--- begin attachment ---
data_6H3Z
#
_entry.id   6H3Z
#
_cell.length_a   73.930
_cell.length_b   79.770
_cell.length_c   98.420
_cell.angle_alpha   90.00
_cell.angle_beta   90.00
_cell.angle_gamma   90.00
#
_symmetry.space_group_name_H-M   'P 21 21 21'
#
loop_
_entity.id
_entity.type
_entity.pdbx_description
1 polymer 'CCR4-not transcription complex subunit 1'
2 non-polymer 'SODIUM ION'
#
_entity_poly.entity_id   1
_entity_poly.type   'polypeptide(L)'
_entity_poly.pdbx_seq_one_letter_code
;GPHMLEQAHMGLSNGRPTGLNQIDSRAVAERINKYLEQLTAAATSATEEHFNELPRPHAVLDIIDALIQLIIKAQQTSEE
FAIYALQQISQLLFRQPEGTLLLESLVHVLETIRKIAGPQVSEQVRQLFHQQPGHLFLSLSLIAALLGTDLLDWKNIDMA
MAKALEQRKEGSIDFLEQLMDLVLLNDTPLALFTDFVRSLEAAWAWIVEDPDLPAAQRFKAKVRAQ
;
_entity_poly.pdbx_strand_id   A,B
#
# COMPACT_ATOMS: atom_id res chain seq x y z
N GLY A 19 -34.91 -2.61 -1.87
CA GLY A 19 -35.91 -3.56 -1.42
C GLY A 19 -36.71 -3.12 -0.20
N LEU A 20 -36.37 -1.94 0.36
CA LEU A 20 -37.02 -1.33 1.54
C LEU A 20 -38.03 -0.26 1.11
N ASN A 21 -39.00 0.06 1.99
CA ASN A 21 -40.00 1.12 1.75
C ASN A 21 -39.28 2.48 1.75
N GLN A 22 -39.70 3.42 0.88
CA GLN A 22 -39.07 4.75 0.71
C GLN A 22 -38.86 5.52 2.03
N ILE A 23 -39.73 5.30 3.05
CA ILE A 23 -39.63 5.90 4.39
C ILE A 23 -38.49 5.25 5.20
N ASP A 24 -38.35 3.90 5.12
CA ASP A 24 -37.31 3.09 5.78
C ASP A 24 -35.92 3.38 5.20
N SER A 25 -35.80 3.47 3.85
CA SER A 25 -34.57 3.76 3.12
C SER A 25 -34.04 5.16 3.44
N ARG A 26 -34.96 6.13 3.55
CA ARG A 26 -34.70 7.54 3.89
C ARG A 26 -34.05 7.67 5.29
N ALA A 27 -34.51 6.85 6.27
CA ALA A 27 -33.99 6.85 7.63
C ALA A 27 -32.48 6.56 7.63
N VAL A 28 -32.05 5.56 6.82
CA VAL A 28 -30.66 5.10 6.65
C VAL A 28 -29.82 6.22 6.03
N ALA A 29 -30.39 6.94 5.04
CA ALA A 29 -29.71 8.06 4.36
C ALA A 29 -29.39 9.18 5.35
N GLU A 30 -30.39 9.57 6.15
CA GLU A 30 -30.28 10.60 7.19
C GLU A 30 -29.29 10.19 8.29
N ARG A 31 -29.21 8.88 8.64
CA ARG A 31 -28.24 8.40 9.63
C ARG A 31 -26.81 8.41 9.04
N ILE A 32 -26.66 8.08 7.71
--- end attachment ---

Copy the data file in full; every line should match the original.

data_6H3Z
#
_entry.id   6H3Z
#
_cell.length_a   73.930
_cell.length_b   79.770
_cell.length_c   98.420
_cell.angle_alpha   90.00
_cell.angle_beta   90.00
_cell.angle_gamma   90.00
#
_symmetry.space_group_name_H-M   'P 21 21 21'
#
loop_
_entity.id
_entity.type
_entity.pdbx_description
1 polymer 'CCR4-not transcription complex subunit 1'
2 non-polymer 'SODIUM ION'
#
_entity_poly.entity_id   1
_entity_poly.type   'polypeptide(L)'
_entity_poly.pdbx_seq_one_letter_code
;GPHMLEQAHMGLSNGRPTGLNQIDSRAVAERINKYLEQLTAAATSATEEHFNELPRPHAVLDIIDALIQLIIKAQQTSEE
FAIYALQQISQLLFRQPEGTLLLESLVHVLETIRKIAGPQVSEQVRQLFHQQPGHLFLSLSLIAALLGTDLLDWKNIDMA
MAKALEQRKEGSIDFLEQLMDLVLLNDTPLALFTDFVRSLEAAWAWIVEDPDLPAAQRFKAKVRAQ
;
_entity_poly.pdbx_strand_id   A,B
#
# COMPACT_ATOMS: atom_id res chain seq x y z
N GLY A 19 -34.91 -2.61 -1.87
CA GLY A 19 -35.91 -3.56 -1.42
C GLY A 19 -36.71 -3.12 -0.20
N LEU A 20 -36.37 -1.94 0.36
CA LEU A 20 -37.02 -1.33 1.54
C LEU A 20 -38.03 -0.26 1.11
N ASN A 21 -39.00 0.06 1.99
CA ASN A 21 -40.00 1.12 1.75
C ASN A 21 -39.28 2.48 1.75
N GLN A 22 -39.70 3.42 0.88
CA GLN A 22 -39.07 4.75 0.71
C GLN A 22 -38.86 5.52 2.03
N ILE A 23 -39.73 5.30 3.05
CA ILE A 23 -39.63 5.90 4.39
C ILE A 23 -38.49 5.25 5.20
N ASP A 24 -38.35 3.90 5.12
CA ASP A 24 -37.31 3.09 5.78
C ASP A 24 -35.92 3.38 5.20
N SER A 25 -35.80 3.47 3.85
CA SER A 25 -34.57 3.76 3.12
C SER A 25 -34.04 5.16 3.44
N ARG A 26 -34.96 6.13 3.55
CA ARG A 26 -34.70 7.54 3.89
C ARG A 26 -34.05 7.67 5.29
N ALA A 27 -34.51 6.85 6.27
CA ALA A 27 -33.99 6.85 7.63
C ALA A 27 -32.48 6.56 7.63
N VAL A 28 -32.05 5.56 6.82
CA VAL A 28 -30.66 5.10 6.65
C VAL A 28 -29.82 6.22 6.03
N ALA A 29 -30.39 6.94 5.04
CA ALA A 29 -29.71 8.06 4.36
C ALA A 29 -29.39 9.18 5.35
N GLU A 30 -30.39 9.57 6.15
CA GLU A 30 -30.28 10.60 7.19
C GLU A 30 -29.29 10.19 8.29
N ARG A 31 -29.21 8.88 8.64
CA ARG A 31 -28.24 8.40 9.63
C ARG A 31 -26.81 8.41 9.04
N ILE A 32 -26.66 8.08 7.71